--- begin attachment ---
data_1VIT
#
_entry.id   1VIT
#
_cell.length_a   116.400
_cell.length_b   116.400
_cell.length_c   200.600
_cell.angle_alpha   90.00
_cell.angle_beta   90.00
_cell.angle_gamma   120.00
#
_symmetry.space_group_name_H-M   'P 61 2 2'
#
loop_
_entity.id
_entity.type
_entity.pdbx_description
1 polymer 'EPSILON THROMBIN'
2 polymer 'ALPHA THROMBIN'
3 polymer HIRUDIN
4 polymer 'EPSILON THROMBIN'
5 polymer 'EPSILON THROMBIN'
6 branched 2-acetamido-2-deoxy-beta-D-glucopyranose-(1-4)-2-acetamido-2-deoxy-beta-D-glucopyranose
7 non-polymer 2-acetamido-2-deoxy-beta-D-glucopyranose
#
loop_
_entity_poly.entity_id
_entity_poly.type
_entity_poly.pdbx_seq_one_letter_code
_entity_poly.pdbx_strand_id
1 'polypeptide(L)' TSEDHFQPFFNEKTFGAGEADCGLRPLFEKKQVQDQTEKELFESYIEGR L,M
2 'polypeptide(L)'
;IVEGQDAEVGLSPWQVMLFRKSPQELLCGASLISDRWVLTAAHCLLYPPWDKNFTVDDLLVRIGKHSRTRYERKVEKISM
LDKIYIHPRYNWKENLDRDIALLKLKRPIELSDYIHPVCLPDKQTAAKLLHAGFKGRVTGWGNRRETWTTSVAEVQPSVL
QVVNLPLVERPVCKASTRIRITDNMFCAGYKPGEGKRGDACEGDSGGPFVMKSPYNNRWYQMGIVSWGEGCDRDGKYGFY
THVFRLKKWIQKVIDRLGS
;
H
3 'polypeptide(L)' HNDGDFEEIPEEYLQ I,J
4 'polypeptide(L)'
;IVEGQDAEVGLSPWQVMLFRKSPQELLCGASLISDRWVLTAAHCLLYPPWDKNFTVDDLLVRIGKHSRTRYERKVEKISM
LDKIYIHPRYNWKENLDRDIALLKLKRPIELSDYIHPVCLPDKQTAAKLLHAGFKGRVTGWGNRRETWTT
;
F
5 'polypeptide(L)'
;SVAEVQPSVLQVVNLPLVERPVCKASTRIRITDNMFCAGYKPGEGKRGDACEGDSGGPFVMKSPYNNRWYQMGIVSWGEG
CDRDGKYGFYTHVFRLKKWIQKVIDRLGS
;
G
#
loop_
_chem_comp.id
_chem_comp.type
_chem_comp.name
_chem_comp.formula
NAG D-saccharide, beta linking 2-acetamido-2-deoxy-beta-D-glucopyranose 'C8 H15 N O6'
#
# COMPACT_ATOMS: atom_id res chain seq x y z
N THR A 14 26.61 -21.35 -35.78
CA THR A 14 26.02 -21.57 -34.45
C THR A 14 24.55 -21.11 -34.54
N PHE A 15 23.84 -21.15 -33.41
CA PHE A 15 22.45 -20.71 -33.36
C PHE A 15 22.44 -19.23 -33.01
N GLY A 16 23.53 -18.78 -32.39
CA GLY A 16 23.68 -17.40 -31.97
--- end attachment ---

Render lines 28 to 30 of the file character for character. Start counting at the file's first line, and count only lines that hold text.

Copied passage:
_entity_poly.type
_entity_poly.pdbx_seq_one_letter_code
_entity_poly.pdbx_strand_id